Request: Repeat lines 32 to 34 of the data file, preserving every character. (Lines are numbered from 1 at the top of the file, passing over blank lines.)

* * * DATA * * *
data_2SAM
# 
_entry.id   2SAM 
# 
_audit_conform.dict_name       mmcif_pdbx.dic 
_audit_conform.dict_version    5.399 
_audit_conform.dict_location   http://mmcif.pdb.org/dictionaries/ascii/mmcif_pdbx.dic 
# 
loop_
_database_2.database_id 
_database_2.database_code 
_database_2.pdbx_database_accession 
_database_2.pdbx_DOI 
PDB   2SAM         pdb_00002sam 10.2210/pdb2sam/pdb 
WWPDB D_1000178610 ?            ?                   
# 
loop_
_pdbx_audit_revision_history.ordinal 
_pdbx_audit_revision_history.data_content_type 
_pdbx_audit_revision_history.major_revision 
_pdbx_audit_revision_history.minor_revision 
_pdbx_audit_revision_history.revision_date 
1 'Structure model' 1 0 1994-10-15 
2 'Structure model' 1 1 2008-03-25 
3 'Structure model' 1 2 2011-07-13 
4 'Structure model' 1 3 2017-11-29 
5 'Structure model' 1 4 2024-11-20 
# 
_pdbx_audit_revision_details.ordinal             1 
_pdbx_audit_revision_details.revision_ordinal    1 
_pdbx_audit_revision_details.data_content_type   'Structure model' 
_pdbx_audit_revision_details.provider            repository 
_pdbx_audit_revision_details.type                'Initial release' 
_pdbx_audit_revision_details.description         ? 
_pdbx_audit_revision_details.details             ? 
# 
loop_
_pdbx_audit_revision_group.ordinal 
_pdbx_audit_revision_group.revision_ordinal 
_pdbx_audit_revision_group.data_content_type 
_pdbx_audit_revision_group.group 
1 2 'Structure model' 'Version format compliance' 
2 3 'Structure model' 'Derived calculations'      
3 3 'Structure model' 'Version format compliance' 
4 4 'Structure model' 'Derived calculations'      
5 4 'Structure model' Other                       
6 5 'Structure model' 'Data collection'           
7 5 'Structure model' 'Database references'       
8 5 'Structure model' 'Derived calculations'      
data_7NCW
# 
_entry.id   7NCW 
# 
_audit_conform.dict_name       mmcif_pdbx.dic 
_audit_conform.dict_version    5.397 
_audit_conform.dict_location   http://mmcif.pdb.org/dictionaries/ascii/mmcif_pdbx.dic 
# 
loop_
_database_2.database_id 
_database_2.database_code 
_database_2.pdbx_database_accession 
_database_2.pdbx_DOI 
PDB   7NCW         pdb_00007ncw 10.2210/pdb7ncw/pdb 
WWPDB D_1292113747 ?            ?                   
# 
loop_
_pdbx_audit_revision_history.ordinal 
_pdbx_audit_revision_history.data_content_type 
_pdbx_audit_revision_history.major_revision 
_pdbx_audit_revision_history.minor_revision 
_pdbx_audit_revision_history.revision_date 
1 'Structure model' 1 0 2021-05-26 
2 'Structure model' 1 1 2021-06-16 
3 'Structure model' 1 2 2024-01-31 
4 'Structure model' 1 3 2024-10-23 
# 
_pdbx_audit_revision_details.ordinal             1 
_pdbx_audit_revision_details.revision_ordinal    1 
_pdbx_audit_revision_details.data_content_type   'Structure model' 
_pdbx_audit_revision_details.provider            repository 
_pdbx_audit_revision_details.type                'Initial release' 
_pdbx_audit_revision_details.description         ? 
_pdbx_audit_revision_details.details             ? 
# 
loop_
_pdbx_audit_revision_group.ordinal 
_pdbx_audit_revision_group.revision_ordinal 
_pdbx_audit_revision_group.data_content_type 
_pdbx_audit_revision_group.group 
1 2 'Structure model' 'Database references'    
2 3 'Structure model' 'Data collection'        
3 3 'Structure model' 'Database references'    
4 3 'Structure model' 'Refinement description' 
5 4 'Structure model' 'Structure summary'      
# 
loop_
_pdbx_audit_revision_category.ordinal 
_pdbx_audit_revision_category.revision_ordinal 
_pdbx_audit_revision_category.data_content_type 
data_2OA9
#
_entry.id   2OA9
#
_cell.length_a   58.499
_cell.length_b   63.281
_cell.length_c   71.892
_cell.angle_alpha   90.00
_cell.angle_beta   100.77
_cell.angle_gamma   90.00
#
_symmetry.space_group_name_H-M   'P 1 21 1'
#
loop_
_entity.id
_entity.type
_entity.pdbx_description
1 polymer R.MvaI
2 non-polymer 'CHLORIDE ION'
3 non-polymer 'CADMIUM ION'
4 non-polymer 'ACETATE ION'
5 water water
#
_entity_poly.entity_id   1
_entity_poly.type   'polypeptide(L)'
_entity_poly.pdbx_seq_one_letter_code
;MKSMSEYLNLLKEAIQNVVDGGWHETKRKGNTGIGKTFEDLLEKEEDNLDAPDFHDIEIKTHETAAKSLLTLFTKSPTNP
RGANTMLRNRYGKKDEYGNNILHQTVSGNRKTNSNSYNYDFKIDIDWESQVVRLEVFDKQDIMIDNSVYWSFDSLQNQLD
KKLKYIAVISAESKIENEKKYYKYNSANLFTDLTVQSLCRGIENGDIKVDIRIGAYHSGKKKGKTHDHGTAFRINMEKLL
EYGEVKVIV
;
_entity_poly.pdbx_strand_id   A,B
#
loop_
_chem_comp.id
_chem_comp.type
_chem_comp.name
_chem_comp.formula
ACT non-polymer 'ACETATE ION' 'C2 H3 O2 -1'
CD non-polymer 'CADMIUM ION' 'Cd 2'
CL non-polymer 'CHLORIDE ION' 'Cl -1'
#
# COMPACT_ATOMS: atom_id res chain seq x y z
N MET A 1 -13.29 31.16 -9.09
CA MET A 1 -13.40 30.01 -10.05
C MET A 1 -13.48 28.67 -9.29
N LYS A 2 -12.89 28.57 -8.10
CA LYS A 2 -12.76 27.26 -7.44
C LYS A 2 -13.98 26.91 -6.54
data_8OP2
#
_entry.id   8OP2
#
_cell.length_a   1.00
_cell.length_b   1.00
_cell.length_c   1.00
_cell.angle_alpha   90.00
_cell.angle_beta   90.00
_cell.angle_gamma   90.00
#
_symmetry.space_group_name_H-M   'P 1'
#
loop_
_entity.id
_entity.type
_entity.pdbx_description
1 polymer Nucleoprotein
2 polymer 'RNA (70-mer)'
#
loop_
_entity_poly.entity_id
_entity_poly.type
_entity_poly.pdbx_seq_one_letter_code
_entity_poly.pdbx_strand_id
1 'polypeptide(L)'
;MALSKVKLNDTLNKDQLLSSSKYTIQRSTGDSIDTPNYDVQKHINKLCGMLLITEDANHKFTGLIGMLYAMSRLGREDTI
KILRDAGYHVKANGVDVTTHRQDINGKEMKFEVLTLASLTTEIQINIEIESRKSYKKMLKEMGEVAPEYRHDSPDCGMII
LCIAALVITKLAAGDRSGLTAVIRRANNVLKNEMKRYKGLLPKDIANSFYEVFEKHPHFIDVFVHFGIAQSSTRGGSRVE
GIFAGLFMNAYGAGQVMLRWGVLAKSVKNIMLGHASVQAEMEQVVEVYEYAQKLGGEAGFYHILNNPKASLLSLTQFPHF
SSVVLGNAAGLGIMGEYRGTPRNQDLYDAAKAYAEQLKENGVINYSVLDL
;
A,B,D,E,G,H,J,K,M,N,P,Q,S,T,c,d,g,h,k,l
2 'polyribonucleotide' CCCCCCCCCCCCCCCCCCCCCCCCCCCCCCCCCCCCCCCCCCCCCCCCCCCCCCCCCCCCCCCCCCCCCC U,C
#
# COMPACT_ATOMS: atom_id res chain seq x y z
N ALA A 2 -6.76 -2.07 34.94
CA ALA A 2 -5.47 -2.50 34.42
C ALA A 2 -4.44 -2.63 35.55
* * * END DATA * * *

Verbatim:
_pdbx_audit_revision_details.provider            repository 
_pdbx_audit_revision_details.type                'Initial release' 
_pdbx_audit_revision_details.description         ? 